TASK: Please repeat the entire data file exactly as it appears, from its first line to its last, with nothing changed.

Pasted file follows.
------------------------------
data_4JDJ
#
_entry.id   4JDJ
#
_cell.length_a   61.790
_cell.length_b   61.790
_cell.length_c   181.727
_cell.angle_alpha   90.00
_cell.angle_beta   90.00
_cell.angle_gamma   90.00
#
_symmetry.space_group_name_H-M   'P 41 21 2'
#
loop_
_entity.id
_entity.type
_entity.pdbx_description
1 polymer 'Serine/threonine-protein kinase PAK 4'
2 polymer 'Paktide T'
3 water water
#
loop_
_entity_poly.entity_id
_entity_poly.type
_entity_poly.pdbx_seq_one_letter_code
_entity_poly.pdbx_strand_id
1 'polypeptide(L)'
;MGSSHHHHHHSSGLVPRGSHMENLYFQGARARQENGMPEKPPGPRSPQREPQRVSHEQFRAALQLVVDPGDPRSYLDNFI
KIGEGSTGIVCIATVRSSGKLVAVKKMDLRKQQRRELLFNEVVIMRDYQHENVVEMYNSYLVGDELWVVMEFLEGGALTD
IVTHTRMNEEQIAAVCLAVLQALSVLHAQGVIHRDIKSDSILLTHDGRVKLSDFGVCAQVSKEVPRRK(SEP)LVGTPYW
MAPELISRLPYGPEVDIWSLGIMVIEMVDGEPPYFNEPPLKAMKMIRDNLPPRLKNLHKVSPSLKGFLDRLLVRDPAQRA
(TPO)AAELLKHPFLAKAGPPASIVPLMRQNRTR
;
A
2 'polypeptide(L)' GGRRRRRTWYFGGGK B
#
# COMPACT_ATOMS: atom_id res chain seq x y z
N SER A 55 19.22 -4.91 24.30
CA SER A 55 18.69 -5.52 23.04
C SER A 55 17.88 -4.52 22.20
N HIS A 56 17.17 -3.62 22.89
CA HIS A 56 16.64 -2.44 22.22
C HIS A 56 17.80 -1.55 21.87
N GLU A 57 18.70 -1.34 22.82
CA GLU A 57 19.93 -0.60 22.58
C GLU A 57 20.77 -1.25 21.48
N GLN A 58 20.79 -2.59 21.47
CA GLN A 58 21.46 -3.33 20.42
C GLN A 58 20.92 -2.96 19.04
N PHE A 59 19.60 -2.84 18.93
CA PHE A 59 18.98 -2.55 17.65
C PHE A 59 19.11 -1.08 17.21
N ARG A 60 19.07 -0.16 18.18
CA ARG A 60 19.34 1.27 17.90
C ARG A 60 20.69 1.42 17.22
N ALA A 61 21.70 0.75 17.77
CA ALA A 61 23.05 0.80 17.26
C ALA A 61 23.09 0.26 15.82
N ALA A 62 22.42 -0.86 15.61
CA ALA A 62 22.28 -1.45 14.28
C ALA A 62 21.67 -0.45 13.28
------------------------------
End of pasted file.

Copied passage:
data_4JDJ
#
_entry.id   4JDJ
#
_cell.length_a   61.790
_cell.length_b   61.790
_cell.length_c   181.727
_cell.angle_alpha   90.00
_cell.angle_beta   90.00
_cell.angle_gamma   90.00
#
_symmetry.space_group_name_H-M   'P 41 21 2'
#
loop_
_entity.id
_entity.type
_entity.pdbx_description
1 polymer 'Serine/threonine-protein kinase PAK 4'
2 polymer 'Paktide T'
3 water water
#
loop_
_entity_poly.entity_id
_entity_poly.type
_entity_poly.pdbx_seq_one_letter_code
_entity_poly.pdbx_strand_id
1 'polypeptide(L)'
;MGSSHHHHHHSSGLVPRGSHMENLYFQGARARQENGMPEKPPGPRSPQREPQRVSHEQFRAALQLVVDPGDPRSYLDNFI
KIGEGSTGIVCIATVRSSGKLVAVKKMDLRKQQRRELLFNEVVIMRDYQHENVVEMYNSYLVGDELWVVMEFLEGGALTD
IVTHTRMNEEQIAAVCLAVLQALSVLHAQGVIHRDIKSDSILLTHDGRVKLSDFGVCAQVSKEVPRRK(SEP)LVGTPYW
MAPELISRLPYGPEVDIWSLGIMVIEMVDGEPPYFNEPPLKAMKMIRDNLPPRLKNLHKVSPSLKGFLDRLLVRDPAQRA
(TPO)AAELLKHPFLAKAGPPASIVPLMRQNRTR
;
A
2 'polypeptide(L)' GGRRRRRTWYFGGGK B
#
# COMPACT_ATOMS: atom_id res chain seq x y z
N SER A 55 19.22 -4.91 24.30
CA SER A 55 18.69 -5.52 23.04
C SER A 55 17.88 -4.52 22.20
N HIS A 56 17.17 -3.62 22.89
CA HIS A 56 16.64 -2.44 22.22
C HIS A 56 17.80 -1.55 21.87
N GLU A 57 18.70 -1.34 22.82
CA GLU A 57 19.93 -0.60 22.58
C GLU A 57 20.77 -1.25 21.48
N GLN A 58 20.79 -2.59 21.47
CA GLN A 58 21.46 -3.33 20.42
C GLN A 58 20.92 -2.96 19.04
N PHE A 59 19.60 -2.84 18.93
CA PHE A 59 18.98 -2.55 17.65
C PHE A 59 19.11 -1.08 17.21
N ARG A 60 19.07 -0.16 18.18
CA ARG A 60 19.34 1.27 17.90
C ARG A 60 20.69 1.42 17.22
N ALA A 61 21.70 0.75 17.77
CA ALA A 61 23.05 0.80 17.26
C ALA A 61 23.09 0.26 15.82
N ALA A 62 22.42 -0.86 15.61
CA ALA A 62 22.28 -1.45 14.28
C ALA A 62 21.67 -0.45 13.28